Valve EU Fine Follow-up

Valve (who many seem surprised are still making games) offers a response to the news that they are being fined in the EU for geo-blocking game sales on Steam. They state that third parties have requested region-locked keys, and that Valve does not profit from the practice:
During the seven year investigation, Valve cooperated extensively with the European Commission (“EC”), providing evidence and information as requested. However, Valve declined to admit that it broke the law, as the EC demanded. Valve disagrees with the EC findings and the fine levied against Valve.

The EC’s charges do not relate to the sale of PC games on Steam – Valve’s PC gaming service. Instead the EC alleges that Valve enabled geo-blocking by providing Steam activation keys and – upon the publishers’ request – locking those keys to particular territories (“region locks”) within the EEA.

Such keys allow a customer to activate and play a game on Steam when the user has purchased it from a third-party reseller. Valve provides Steam activation keys free of charge and does not receive any share of the purchase price when a game is sold by third-party resellers (such as a retailer or other online store).

The region locks only applied to a small number of game titles. Approximately just 3% of all games using Steam (and none of Valve’s own games) at the time were subject to the contested region locks in the EEA. Valve believes that the EC’s extension of liability to a platform provider in these circumstances is not supported by applicable law. Nonetheless, because of the EC’s concerns, Valve actually turned off region locks within the EEA starting in 2015, unless those region locks were necessary for local legal requirements (such as German content laws) or geographic limits on where the Steam partner is licensed to distribute a game. The elimination of region locks may also cause publishers to raise prices in less affluent regions to avoid price arbitrage. There are no costs involved in sending activation keys from one country to another, and the activation key is all a user needs to activate and play a PC game.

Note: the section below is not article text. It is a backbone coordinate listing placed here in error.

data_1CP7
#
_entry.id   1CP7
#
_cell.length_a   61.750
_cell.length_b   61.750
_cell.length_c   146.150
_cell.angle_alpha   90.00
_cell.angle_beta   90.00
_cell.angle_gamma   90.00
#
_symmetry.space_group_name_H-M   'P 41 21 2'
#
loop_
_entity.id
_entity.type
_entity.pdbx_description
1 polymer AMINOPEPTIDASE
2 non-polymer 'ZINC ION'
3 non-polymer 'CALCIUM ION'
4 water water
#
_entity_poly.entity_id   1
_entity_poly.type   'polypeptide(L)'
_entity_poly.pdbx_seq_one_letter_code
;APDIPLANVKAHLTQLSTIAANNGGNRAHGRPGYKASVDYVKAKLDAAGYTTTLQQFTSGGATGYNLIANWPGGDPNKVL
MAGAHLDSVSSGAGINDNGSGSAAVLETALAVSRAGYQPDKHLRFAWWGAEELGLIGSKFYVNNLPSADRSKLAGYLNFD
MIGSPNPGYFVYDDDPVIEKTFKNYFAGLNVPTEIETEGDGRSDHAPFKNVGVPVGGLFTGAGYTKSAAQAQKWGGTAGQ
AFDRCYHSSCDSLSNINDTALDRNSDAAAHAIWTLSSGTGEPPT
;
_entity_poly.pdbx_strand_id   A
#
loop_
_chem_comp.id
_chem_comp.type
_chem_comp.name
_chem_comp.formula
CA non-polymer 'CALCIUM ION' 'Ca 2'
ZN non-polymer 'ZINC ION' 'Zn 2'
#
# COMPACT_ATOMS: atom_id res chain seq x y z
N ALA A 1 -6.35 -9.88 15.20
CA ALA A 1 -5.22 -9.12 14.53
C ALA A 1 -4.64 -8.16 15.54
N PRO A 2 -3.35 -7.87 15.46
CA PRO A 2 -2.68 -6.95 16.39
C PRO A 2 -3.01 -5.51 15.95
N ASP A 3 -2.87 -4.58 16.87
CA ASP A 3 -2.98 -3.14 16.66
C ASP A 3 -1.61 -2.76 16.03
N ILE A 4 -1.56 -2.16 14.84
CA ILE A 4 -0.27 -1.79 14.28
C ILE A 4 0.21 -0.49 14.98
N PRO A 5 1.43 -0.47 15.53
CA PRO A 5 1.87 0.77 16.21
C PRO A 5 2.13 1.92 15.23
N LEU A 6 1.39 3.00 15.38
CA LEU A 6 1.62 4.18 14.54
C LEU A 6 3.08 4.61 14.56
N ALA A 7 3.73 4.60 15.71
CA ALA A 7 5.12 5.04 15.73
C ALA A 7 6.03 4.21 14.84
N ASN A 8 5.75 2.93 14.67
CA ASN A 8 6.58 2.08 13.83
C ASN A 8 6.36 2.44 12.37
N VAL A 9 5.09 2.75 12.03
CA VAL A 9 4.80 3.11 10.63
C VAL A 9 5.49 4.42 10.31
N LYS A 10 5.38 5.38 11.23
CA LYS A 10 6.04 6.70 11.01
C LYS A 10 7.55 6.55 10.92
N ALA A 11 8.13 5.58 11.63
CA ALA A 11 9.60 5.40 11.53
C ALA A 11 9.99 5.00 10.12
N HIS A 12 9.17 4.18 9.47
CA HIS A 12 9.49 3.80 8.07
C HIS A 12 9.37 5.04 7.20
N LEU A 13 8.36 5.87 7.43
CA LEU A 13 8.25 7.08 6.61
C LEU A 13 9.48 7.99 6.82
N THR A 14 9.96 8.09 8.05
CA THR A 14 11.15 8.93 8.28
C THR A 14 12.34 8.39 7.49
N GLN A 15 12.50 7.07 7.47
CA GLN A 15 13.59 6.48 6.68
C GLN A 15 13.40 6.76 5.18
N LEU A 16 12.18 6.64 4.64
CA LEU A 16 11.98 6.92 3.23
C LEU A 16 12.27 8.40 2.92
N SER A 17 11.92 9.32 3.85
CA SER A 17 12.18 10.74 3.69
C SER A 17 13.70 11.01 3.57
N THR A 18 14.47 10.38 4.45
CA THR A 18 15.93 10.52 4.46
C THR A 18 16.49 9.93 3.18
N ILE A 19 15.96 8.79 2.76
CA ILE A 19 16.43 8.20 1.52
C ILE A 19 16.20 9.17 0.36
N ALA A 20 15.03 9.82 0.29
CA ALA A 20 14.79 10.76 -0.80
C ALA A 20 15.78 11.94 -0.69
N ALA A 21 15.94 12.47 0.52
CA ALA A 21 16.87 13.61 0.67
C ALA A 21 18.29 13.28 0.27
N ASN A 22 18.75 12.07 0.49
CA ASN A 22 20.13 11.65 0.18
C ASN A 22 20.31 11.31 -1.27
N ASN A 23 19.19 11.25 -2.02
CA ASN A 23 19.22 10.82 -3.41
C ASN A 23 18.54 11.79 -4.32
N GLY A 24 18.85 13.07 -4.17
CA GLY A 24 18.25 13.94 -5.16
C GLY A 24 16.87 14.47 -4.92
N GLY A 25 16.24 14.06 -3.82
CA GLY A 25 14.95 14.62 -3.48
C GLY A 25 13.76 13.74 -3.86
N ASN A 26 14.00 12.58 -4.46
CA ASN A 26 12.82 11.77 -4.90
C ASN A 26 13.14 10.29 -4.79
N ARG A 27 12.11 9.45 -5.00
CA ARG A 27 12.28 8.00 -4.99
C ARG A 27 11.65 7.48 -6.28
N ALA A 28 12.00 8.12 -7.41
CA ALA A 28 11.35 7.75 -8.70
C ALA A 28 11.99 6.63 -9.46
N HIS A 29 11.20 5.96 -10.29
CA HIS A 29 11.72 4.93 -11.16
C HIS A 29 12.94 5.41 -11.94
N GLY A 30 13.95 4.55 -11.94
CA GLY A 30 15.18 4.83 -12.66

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Re: Valve EU Fine Follow-up
Jan 21, 2021, 10:42
Re: Valve EU Fine Follow-up Jan 21, 2021, 10:42
Jan 21, 2021, 10:42
I feel the primary negative effects of this will be felt in the Steam PC Cafe program

This exists to allow businesses like LAN Cafes and VR centers to gain legal access to games and apps in the Steam Store, at rates that the publisher (NOT STEAM!) sets. For instance, a VR game like Arizona Sunshine, or Job Simulator, is a one-time purchase in the store for consumers. For VR centers, it is a monthly fee ($80 per month per station last time I checked). This fee would have to vary based on the location the key is used in, because no VR arcade in Slovenia for instance can afford to pay the same license fees as one in central London. The economics just aren't there to support the program if it is done on an all-EU basis.
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Re: Valve EU Fine Follow-up
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